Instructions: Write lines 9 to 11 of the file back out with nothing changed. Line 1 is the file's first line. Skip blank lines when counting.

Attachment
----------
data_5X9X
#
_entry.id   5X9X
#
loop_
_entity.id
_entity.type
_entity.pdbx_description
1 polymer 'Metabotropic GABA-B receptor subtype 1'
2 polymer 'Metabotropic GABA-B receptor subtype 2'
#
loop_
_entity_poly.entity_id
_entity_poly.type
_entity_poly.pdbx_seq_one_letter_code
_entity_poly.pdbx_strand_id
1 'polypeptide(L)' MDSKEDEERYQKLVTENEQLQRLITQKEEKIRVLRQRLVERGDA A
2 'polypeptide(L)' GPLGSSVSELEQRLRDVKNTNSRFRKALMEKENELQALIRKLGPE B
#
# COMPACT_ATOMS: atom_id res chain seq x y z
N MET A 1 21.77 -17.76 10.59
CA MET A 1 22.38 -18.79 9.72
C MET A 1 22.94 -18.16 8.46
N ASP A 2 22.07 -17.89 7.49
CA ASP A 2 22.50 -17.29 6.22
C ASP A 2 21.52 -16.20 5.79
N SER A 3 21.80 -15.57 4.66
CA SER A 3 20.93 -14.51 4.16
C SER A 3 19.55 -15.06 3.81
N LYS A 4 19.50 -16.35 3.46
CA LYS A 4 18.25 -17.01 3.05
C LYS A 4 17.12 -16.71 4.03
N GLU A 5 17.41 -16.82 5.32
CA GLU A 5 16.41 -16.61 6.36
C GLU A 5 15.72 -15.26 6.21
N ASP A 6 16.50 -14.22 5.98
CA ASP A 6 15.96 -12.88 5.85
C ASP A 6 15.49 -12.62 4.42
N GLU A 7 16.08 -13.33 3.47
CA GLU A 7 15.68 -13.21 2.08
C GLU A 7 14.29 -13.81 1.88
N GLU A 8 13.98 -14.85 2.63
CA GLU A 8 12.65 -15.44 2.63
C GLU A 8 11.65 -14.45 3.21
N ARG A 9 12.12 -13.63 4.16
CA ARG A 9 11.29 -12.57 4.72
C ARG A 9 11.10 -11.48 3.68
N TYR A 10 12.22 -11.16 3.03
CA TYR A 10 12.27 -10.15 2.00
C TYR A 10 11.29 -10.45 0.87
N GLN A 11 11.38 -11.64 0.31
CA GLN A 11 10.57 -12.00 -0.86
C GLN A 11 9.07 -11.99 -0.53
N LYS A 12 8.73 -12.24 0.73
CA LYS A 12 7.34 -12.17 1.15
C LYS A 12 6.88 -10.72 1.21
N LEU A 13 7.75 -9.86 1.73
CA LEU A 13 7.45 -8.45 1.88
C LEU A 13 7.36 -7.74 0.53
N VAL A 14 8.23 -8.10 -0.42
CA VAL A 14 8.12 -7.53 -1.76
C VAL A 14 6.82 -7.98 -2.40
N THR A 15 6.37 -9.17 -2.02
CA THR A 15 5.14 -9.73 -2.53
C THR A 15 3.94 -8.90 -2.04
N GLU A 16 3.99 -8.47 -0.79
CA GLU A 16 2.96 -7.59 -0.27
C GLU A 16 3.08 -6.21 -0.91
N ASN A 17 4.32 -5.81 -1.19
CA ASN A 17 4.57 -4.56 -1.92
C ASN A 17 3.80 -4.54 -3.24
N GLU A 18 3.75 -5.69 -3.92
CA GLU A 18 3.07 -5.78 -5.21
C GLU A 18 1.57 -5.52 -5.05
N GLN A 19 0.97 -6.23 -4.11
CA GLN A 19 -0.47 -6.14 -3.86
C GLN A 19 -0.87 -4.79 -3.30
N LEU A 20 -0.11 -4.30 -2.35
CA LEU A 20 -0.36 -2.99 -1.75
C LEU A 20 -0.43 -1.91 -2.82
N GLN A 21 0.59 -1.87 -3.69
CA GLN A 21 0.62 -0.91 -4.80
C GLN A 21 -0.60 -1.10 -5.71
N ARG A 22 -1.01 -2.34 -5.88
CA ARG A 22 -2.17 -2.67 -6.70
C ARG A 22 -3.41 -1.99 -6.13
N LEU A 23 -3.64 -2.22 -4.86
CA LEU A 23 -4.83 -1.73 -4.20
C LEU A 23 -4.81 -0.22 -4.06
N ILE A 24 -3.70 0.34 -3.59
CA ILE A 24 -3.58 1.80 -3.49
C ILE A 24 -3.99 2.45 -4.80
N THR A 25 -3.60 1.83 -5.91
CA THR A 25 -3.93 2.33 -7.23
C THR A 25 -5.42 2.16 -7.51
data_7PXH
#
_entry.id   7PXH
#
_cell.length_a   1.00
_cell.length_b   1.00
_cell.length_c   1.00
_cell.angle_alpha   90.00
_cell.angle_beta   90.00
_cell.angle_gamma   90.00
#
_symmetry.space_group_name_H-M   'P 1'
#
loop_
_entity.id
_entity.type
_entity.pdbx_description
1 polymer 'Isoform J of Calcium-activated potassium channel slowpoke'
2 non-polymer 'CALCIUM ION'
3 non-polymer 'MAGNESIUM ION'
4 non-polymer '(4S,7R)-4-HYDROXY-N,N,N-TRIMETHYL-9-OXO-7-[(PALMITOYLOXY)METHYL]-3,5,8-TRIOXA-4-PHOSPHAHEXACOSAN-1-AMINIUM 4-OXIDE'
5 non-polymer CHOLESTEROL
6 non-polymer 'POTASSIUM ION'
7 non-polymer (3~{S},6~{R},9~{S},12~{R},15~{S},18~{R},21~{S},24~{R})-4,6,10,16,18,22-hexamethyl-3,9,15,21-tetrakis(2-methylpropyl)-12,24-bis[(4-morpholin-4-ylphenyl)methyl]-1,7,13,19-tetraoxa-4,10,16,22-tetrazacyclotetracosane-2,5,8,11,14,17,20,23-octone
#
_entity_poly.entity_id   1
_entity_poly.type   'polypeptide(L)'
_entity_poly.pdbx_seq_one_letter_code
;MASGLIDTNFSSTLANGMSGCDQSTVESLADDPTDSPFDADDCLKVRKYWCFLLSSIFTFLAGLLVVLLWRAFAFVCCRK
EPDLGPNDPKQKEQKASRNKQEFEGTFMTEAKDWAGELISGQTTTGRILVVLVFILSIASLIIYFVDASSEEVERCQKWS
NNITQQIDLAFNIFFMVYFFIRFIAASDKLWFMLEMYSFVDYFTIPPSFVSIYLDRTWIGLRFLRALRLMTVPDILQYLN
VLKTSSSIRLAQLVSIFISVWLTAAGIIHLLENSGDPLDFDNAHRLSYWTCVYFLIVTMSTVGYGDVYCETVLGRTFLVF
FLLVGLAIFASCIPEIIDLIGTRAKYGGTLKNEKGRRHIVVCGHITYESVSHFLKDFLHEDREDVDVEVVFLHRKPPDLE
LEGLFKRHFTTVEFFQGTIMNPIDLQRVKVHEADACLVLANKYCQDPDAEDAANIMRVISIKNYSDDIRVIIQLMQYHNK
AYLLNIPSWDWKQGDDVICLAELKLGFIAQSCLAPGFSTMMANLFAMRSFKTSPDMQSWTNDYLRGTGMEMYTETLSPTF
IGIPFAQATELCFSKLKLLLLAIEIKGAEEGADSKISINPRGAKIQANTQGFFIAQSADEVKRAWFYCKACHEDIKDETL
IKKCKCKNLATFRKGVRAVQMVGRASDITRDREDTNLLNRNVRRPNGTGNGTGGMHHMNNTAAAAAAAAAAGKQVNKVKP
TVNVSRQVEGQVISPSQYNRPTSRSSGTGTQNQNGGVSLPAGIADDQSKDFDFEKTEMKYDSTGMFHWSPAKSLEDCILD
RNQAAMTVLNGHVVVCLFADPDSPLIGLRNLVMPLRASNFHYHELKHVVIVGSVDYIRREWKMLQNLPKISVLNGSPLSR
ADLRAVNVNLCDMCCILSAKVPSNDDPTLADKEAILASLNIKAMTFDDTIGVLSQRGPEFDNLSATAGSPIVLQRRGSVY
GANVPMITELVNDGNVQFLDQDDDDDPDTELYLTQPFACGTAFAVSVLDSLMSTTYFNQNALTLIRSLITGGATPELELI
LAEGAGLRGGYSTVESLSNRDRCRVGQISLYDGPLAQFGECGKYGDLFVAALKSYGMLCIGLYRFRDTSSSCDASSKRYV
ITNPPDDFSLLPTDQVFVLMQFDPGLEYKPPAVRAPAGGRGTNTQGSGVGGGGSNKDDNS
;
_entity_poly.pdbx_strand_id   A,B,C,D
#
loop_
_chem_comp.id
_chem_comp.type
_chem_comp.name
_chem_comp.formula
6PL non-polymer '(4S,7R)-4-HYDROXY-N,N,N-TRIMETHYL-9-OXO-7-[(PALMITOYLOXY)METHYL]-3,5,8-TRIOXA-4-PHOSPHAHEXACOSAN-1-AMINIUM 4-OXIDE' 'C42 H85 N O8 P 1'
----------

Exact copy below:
1 polymer 'Metabotropic GABA-B receptor subtype 1'
2 polymer 'Metabotropic GABA-B receptor subtype 2'
#